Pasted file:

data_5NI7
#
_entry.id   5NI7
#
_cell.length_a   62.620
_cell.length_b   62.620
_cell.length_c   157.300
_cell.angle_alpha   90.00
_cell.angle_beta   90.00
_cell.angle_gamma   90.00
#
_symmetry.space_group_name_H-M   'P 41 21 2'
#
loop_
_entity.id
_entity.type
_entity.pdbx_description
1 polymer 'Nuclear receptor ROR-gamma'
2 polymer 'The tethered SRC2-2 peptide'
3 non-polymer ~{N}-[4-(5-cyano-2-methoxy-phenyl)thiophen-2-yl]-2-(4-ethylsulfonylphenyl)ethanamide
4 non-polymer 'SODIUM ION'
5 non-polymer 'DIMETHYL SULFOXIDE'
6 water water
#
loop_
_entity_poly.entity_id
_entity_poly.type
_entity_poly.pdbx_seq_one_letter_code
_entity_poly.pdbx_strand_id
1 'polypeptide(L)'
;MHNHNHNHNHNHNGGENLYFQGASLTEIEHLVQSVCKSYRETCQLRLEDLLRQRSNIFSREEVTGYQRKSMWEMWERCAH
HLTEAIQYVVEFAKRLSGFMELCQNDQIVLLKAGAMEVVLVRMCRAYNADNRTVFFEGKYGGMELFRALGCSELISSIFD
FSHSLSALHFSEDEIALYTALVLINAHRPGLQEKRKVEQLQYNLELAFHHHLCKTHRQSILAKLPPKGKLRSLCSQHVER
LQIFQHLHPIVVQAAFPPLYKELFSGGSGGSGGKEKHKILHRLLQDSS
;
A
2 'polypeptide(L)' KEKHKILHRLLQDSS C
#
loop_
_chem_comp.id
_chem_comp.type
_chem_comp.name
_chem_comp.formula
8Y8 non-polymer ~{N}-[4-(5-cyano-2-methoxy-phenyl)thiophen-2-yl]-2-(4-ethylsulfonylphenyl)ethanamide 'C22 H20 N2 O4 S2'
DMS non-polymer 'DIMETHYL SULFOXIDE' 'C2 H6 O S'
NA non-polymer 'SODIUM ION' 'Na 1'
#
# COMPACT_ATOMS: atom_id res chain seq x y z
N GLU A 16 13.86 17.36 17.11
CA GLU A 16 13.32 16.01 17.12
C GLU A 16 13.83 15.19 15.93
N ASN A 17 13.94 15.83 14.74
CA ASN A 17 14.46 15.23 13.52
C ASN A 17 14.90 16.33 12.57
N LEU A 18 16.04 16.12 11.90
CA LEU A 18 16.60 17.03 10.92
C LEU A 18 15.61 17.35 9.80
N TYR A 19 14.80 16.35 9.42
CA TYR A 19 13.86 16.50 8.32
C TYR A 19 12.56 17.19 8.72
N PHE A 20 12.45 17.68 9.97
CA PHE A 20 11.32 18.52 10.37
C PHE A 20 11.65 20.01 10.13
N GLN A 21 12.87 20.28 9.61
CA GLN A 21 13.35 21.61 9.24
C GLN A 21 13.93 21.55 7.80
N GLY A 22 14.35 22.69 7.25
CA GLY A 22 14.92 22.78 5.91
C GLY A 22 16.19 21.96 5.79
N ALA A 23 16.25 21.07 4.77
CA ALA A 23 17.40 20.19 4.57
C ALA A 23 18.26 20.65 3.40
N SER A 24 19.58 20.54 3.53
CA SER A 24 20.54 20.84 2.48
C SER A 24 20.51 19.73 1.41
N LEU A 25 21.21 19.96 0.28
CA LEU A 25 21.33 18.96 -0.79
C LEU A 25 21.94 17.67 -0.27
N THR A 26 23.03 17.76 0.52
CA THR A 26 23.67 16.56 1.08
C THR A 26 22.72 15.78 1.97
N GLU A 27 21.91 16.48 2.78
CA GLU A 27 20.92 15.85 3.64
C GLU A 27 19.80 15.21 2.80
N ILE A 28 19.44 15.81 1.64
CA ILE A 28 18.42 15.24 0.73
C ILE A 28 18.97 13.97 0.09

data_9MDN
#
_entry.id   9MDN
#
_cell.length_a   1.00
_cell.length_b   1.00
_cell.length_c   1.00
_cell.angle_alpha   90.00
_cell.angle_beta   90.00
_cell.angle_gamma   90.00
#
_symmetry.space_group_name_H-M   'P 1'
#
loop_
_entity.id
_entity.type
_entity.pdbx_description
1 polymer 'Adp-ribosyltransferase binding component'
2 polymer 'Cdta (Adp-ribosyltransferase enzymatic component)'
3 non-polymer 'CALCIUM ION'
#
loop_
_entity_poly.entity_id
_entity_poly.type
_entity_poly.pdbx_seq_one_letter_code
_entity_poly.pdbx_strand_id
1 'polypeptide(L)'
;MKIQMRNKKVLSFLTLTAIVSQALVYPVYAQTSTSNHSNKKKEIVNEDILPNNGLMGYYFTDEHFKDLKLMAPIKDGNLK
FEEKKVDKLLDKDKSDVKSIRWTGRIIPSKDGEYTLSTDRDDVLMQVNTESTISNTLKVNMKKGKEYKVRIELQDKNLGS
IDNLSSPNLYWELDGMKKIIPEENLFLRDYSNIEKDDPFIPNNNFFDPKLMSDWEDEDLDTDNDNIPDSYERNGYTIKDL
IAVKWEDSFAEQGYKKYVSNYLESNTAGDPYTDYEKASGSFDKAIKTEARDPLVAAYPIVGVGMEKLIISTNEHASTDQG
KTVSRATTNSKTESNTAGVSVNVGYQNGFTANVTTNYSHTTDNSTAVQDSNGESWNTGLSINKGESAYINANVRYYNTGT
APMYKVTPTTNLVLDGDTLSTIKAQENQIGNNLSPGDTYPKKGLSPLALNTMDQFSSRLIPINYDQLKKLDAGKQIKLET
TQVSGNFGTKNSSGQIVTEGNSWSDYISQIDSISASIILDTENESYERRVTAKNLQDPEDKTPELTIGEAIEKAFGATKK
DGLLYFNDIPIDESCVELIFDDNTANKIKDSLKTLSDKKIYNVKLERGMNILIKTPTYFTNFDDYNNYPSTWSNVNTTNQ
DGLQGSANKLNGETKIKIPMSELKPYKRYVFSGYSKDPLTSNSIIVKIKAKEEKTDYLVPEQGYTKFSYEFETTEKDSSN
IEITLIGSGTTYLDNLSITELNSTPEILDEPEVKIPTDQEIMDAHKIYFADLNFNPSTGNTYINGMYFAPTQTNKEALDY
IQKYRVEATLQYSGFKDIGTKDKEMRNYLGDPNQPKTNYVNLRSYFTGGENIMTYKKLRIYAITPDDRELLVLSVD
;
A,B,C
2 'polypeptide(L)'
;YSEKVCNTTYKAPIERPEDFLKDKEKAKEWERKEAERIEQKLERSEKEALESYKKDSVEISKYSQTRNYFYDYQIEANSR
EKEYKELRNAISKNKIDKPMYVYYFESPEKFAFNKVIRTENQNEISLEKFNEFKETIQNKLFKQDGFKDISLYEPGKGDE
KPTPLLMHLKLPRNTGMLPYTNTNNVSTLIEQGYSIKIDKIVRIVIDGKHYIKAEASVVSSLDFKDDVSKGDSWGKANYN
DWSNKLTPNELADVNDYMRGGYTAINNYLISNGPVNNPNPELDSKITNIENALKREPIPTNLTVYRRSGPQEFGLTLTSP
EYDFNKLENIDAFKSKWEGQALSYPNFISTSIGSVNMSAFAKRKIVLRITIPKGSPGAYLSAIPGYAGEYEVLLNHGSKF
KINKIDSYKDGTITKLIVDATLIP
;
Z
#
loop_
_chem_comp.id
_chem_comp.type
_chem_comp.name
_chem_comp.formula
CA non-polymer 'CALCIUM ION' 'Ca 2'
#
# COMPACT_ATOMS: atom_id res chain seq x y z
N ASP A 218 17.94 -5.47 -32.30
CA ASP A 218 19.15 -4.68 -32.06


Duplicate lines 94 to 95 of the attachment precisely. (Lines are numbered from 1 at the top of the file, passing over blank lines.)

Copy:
_cell.length_c   1.00
_cell.angle_alpha   90.00